Women in American Impressionism: Three Masterworks from the Smithsonian American Art Museum
Boise Art Museum announces the presentation of three Impressionist masterworks from the collection of the Smithsonian American Art Museum: Mary Cassatt’s Spanish Dancer Wearing a Lace Mantilla, Frederick Carl Frieseke’s Nude Seated at Her Dressing Table, and Childe Hassam’s Tanagra (The Builders, New York). Each of these portraits provides a distinctive view of women at the turn of the twentieth century, filtered through the lens of the artist’s experience. Cassatt’s travels in Spain, Frieseke’s residence at the Giverny art colony, and Hassam’s urban lifestyle in New York City, are expressed through their individual choices of palette, pose, and setting. Opening alongside Impressionism in the Northwest, this exhibition provides an expanded view of the American Impressionist movement, and affords visitors the unique opportunity to experience artworks by three of the United States’ preeminent artists.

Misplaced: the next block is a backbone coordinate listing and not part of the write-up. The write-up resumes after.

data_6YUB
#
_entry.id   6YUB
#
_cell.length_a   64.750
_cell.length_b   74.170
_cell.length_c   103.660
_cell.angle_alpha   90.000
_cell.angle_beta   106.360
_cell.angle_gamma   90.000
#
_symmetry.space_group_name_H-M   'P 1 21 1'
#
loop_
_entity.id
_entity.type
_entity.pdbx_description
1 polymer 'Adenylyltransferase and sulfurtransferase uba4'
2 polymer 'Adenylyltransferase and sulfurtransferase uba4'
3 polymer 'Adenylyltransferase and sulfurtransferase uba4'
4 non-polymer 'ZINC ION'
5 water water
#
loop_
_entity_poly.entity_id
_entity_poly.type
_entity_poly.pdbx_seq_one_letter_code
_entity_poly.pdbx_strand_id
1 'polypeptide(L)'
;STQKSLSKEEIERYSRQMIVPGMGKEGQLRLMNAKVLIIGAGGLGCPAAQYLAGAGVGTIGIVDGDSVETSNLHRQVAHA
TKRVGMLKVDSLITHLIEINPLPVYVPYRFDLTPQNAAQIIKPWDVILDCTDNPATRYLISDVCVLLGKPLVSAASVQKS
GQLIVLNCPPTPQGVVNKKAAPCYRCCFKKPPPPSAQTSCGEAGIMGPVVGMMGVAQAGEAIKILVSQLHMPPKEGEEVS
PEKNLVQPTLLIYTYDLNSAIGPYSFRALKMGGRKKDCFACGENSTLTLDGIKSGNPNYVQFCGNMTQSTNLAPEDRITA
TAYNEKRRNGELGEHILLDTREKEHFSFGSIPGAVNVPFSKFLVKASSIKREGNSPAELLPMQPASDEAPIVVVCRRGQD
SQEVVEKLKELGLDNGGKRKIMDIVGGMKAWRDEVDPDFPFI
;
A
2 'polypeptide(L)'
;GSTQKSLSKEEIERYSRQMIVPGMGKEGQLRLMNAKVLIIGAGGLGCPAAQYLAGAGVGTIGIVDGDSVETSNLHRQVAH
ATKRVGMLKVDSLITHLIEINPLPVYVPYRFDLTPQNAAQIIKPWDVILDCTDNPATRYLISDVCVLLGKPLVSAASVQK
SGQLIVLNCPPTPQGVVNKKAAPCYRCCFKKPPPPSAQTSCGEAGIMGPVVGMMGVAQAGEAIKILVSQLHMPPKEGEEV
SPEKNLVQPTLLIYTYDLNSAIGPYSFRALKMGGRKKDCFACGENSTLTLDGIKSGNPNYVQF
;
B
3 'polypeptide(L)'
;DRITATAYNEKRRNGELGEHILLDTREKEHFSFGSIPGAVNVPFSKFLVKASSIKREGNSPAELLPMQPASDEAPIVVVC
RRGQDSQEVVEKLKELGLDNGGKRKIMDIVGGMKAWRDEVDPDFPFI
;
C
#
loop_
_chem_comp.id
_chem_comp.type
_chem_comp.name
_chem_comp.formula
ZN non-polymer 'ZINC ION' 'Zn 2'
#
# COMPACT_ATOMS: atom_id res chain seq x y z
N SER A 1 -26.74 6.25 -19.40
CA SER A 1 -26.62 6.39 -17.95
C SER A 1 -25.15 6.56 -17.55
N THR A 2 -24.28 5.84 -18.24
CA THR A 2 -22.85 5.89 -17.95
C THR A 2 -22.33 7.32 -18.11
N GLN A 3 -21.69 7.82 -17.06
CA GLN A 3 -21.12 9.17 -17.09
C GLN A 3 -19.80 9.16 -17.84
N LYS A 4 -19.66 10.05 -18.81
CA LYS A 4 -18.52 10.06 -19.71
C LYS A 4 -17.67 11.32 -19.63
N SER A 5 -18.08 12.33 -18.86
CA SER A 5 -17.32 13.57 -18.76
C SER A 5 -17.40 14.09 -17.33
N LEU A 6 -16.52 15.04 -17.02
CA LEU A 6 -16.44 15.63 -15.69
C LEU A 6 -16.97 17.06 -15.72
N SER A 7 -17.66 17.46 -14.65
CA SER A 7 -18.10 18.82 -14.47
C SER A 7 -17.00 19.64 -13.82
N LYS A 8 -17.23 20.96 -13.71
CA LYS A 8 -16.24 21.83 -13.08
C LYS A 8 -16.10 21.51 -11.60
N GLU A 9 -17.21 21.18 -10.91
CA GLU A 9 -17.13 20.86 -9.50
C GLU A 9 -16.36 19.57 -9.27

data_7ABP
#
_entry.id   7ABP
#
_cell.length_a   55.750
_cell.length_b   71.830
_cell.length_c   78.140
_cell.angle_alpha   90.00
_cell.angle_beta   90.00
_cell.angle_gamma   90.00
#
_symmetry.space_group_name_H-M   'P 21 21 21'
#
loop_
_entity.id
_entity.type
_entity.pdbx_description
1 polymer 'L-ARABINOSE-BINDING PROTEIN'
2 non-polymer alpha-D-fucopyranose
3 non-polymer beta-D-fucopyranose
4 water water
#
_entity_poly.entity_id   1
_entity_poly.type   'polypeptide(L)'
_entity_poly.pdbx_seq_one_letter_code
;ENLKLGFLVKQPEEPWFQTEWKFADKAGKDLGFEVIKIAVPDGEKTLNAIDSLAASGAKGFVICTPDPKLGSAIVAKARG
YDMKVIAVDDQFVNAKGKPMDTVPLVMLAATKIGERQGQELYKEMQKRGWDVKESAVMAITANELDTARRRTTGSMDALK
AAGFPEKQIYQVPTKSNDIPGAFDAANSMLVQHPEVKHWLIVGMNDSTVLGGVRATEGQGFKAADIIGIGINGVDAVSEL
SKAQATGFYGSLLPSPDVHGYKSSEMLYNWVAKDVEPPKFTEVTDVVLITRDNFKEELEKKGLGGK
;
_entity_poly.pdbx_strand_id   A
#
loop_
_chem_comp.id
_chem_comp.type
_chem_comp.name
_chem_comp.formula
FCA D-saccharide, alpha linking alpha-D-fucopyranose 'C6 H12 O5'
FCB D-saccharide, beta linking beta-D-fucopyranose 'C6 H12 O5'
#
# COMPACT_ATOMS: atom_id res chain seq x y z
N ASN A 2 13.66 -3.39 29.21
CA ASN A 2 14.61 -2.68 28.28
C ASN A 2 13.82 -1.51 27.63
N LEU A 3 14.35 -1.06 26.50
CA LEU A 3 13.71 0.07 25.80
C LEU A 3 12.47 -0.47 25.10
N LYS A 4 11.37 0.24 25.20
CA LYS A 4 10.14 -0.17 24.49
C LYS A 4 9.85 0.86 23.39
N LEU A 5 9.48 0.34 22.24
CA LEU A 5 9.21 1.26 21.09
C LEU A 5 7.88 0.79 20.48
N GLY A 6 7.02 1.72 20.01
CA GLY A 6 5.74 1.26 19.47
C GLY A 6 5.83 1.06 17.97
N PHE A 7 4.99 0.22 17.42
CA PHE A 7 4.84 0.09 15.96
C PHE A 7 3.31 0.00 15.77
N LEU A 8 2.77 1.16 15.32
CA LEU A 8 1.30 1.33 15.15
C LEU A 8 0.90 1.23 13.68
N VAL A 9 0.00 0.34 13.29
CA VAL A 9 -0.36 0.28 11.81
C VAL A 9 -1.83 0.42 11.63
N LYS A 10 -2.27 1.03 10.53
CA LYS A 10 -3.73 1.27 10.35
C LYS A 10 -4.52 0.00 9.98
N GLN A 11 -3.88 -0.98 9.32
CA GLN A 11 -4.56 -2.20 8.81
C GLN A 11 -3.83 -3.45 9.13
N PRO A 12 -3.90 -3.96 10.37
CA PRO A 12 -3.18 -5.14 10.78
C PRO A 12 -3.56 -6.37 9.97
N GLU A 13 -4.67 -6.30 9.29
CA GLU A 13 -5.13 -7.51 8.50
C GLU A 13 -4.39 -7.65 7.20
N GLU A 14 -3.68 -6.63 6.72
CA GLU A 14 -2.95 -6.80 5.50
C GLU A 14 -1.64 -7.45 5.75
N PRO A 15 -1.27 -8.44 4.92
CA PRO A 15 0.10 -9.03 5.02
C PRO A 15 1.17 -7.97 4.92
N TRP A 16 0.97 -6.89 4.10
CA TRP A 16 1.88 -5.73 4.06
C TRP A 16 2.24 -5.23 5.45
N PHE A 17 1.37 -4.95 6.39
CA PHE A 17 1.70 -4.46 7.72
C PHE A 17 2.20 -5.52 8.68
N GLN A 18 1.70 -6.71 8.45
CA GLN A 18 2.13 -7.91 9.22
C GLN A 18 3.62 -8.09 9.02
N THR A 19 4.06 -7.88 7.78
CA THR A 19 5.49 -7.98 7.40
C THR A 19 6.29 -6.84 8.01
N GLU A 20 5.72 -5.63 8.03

Organized by the Boise Art Museum
This is one in a series of American art exhibitions created through a multi-year, multi-institutional partnership formed by the Smithsonian American Art Museum as part of the Art Bridges + Terra Foundation Initiative.
Sponsored by Bev and George Harad
Pig bladder filled with paint
The tin tube enabled painters to leave their studios.
Prior to the invention of the ferrule, the metal sleeve that clamps paintbrush bristles, brushes were hand-tied in a round bundle extending in one direction from the handle. The ferrule made it possible to fan and shape the bristles to create flat brushes, enabling Impressionists to suggest movement and create finely textured surfaces in a new way. The artists could also cover their canvases faster with these brushes, allowing them to capture scenes before they changed with the weather or time of day.
Modern brush shapes formed with metal ferrules